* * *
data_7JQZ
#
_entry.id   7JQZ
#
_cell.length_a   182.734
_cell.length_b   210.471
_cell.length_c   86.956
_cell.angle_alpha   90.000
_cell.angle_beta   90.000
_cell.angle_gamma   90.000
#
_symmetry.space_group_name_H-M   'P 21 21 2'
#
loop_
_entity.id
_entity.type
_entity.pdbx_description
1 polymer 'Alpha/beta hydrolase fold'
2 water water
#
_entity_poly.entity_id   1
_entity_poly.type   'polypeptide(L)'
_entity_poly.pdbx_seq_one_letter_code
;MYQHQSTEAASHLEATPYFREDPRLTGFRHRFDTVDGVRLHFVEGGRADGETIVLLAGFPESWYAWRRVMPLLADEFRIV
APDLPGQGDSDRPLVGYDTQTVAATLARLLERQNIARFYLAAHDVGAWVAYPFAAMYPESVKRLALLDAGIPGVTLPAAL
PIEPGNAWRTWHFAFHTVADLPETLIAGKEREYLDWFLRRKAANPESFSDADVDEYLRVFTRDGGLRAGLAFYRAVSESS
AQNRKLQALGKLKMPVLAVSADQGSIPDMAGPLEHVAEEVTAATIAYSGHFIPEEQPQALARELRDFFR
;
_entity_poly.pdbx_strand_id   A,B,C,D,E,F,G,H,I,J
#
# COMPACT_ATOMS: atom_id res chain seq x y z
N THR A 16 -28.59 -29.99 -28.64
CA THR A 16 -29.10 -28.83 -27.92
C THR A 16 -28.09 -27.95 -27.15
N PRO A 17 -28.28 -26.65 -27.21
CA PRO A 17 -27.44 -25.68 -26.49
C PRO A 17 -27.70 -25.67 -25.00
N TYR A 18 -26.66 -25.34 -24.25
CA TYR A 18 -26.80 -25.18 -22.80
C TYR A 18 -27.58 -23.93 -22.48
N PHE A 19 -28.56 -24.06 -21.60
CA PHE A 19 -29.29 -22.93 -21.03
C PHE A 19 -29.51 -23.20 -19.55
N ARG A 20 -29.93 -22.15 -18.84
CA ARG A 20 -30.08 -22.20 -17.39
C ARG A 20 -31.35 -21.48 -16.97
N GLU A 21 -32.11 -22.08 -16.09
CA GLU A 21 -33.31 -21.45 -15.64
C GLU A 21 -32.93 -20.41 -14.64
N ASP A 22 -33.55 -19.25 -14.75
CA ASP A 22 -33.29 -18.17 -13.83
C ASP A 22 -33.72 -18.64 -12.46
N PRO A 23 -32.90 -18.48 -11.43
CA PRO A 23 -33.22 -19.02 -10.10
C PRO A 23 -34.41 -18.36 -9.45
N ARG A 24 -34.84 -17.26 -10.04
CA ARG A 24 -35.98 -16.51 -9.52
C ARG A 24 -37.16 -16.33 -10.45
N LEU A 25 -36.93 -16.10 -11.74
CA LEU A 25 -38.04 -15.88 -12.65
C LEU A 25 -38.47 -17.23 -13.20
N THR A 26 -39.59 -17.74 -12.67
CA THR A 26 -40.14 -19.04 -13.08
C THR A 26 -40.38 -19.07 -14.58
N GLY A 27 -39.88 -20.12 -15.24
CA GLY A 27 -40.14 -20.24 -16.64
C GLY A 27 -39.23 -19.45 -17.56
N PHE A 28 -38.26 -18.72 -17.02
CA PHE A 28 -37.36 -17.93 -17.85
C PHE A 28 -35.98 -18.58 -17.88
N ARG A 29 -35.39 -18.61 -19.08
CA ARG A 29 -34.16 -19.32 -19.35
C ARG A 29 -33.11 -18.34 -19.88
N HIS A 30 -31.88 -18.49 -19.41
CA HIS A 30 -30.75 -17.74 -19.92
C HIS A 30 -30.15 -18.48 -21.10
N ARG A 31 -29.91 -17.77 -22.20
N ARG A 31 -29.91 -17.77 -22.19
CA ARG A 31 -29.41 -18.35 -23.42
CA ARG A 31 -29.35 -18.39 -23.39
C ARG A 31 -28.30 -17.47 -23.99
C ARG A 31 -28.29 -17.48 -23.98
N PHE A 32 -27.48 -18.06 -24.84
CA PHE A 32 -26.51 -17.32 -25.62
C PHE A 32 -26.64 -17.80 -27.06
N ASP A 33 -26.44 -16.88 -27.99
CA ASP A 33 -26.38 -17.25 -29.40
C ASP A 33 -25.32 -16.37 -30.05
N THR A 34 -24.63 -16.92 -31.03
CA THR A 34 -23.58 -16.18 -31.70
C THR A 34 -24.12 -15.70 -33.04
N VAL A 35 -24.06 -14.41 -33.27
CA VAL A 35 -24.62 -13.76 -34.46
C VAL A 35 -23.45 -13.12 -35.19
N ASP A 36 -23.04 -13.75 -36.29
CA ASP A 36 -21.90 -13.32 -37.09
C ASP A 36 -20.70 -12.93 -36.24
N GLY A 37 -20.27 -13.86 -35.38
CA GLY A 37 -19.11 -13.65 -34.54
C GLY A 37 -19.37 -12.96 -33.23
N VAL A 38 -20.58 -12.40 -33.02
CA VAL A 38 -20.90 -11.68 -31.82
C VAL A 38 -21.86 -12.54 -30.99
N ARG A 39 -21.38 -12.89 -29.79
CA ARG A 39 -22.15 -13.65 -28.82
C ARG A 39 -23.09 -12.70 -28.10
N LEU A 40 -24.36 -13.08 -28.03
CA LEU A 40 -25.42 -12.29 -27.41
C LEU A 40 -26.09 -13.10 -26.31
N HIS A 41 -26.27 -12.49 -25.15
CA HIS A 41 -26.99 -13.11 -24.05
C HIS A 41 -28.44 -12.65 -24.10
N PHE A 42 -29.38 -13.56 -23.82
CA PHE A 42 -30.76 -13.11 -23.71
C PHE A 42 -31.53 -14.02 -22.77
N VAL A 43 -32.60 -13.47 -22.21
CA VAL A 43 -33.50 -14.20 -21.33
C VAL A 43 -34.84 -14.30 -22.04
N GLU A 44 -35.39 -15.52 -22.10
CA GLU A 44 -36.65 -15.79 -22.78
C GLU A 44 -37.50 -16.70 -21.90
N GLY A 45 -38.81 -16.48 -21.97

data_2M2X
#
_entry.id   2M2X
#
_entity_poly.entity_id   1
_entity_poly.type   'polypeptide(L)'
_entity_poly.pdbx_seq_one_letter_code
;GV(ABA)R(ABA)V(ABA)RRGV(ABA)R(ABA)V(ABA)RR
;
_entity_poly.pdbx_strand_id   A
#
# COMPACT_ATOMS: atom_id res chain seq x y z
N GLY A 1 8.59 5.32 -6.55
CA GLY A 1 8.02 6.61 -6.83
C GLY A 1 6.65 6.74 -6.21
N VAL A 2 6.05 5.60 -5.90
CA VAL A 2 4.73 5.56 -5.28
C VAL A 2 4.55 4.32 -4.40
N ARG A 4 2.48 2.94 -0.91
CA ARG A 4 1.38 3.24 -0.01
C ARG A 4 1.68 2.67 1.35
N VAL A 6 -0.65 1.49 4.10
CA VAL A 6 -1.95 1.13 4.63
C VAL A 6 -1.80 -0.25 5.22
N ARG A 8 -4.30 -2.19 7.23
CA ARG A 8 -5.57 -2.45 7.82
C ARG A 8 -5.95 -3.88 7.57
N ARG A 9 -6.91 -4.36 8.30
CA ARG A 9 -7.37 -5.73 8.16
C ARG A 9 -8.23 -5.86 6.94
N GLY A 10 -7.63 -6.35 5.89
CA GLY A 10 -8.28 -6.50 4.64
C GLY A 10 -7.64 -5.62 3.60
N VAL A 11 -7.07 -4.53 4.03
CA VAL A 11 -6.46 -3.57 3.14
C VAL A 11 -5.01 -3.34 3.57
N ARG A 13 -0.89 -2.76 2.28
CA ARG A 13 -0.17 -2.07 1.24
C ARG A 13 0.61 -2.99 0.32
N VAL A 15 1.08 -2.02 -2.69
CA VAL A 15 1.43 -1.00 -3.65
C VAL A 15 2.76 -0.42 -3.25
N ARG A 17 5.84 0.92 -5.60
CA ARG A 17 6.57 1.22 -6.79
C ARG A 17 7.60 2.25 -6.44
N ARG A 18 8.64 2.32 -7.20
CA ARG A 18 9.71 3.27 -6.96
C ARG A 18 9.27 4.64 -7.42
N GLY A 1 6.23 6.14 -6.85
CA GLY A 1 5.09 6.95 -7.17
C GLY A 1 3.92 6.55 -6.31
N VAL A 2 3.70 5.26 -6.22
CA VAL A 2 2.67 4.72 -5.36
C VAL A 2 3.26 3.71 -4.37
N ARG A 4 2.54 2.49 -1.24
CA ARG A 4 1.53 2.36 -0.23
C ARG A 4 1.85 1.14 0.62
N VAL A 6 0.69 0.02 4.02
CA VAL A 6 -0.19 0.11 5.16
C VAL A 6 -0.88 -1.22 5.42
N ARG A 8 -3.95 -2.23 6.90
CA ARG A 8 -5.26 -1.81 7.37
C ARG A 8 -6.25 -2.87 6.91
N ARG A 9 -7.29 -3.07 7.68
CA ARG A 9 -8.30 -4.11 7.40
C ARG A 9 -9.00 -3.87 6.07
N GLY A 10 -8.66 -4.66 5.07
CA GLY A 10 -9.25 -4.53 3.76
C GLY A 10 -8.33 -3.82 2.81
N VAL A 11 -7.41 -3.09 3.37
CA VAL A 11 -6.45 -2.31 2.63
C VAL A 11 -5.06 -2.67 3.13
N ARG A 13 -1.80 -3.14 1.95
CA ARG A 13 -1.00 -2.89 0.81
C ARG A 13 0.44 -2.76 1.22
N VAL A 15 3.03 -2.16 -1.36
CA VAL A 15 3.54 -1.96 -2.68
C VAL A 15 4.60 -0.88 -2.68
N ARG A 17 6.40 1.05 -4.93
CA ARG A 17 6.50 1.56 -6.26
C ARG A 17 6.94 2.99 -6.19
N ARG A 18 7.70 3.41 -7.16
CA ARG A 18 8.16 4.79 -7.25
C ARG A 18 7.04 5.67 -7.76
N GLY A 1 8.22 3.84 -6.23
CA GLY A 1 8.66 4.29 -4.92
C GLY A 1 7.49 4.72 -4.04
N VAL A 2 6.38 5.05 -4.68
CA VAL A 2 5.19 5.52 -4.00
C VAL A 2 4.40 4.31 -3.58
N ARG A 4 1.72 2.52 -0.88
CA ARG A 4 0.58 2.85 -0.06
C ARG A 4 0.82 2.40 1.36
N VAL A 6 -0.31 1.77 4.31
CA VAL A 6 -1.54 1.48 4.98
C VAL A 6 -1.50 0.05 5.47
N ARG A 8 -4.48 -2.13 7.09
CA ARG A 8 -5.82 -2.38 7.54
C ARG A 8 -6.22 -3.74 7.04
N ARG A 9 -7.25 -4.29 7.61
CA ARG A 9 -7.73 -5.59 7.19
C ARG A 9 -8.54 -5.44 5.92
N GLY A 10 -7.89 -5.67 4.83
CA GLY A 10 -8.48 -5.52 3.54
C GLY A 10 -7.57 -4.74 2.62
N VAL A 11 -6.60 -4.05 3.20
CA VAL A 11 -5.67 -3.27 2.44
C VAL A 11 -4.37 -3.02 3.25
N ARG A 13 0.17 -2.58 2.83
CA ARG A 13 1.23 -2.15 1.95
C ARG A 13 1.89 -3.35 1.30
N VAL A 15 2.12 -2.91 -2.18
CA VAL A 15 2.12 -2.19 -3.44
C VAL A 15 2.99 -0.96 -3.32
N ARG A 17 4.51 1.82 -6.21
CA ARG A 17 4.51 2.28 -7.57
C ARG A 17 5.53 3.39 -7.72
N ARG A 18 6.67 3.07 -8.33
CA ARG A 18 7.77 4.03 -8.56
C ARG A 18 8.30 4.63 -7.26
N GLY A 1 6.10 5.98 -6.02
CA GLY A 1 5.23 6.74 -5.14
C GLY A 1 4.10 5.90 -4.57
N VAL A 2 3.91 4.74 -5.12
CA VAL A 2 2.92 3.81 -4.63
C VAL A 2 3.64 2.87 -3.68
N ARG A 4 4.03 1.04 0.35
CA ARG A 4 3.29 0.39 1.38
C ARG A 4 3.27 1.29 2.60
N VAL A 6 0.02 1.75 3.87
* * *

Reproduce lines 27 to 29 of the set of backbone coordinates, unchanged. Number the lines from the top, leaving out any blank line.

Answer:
AQNRKLQALGKLKMPVLAVSADQGSIPDMAGPLEHVAEEVTAATIAYSGHFIPEEQPQALARELRDFFR
;
_entity_poly.pdbx_strand_id   A,B,C,D,E,F,G,H,I,J